Authors of a 40-page report by the liberal think-tank International Forum on Globalization have concluded that the billionaire duo, David and Charles Koch, stand to make as much as $100 billion in profits from their holdings in the tar sands of Alberta if President Obama approves the Keystone XL pipeline. Because it would cross the boundary between Canada and the United States, the pipeline, which would connect the tar sands to refineries on the Texas gulf coast, requires a presidential permit based on U.S. national interest. Given the mandates of the review process, a decision isn't likely until early 2014.
Boiled down to the essentials of its executive summary, the IFG report—Billionaires' Carbon Bomb: The Koch Brothers and the Keystone XL Pipeline—states:
By better connecting Canadian tar sands to U.S. refineries and their growing export markets, KXL will create a cash cow on steroids for the Kochs. KXL would worsen today's chances for controlling carbon by enormously expanding the Kochs' financial war chest thereby increasing their ability to influence U.S. carbon pollution policymaking and undermine urgent global climate cooperation.
IFG's special report reveals that Koch Industries' role in KXL includes:
2 million or more potential acres in Alberta with tar sands (and emissions) exceeding Exxon, Chevron and ConocoPhillips combined;
$53 million in Koch Cash for front groups and politicians who are pushing to fast-track KXL;
$100 billion in potential profits due to KXL, or 1 million times more than the average KXL worker's wage over the life of the pipeline.
The resulting rise in the pace and scale of Canadian crude oil consumption will make more money faster for the Kochs, who stand to personally profit from KXL more than any other individuals, even Exxon executives.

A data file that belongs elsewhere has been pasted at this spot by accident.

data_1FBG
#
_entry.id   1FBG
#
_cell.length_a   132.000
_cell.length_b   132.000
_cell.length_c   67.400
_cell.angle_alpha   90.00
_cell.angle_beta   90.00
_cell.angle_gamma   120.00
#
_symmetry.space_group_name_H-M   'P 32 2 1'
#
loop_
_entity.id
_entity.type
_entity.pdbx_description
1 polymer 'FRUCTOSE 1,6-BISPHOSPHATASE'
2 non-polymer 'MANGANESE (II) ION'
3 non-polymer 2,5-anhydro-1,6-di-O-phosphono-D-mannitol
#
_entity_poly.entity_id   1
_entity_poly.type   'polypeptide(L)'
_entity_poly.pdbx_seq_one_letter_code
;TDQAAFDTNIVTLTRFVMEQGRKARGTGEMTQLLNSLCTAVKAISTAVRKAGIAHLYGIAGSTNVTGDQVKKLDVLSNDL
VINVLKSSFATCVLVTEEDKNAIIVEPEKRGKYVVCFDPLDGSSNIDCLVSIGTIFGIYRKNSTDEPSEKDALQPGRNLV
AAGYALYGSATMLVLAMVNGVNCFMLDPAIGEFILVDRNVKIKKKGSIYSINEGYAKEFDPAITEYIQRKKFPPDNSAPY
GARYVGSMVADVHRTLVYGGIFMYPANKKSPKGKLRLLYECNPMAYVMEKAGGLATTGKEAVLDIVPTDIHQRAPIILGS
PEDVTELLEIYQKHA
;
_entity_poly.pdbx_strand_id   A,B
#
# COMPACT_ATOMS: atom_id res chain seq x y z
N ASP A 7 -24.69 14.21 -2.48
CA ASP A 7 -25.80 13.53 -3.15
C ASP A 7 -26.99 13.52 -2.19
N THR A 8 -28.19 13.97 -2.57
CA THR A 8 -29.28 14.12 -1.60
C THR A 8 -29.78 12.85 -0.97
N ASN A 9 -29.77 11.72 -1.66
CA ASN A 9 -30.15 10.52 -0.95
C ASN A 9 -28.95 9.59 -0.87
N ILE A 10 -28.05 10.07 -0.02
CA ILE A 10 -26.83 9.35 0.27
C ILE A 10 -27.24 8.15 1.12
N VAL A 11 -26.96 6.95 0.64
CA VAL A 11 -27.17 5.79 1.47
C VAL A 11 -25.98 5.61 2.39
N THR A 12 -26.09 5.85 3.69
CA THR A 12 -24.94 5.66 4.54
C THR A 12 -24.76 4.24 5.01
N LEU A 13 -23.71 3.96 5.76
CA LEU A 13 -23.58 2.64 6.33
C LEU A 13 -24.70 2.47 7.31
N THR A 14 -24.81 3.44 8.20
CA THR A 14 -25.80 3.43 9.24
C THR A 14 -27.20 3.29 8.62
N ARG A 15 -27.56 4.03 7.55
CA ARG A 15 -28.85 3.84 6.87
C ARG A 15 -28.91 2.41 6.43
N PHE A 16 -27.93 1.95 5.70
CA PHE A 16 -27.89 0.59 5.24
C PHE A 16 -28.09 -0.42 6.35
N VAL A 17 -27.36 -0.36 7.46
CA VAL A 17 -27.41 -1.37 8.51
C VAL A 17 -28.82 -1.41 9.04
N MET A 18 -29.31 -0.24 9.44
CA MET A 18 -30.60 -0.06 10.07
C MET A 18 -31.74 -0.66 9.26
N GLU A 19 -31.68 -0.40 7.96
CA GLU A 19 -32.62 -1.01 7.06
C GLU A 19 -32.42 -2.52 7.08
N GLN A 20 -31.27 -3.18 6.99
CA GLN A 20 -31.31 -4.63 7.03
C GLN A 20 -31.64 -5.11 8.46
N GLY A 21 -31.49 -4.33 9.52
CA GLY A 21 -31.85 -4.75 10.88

Approval of the pipeline, the report's authors add, would give the Kochs "more money to ramp up their already successful attacks against Americans' voting rights, labor rights, pollution controls, and other public interest protections."
The Kochs, with a combined net worth of $92 billion, have been the leaders in financial support for climate change denialist propaganda, surpassing even Exxon's massive support for such lies, as well as denying candidates and lobbying meant to spur lawmakers away from pollution controls.
The authors conclude:
No single permit or pipeline will itself solve our Earth's deepening crisis of economic inequality and ecological collapse, but rejecting both can build awareness and popular pressure to reduce the role of private money polluting politics, the underlying problem obstructing our global economic transition from today's delusion of endless industrial growth to ecological sustainability and social justice.
KGrandia has a diary up on the subject here.
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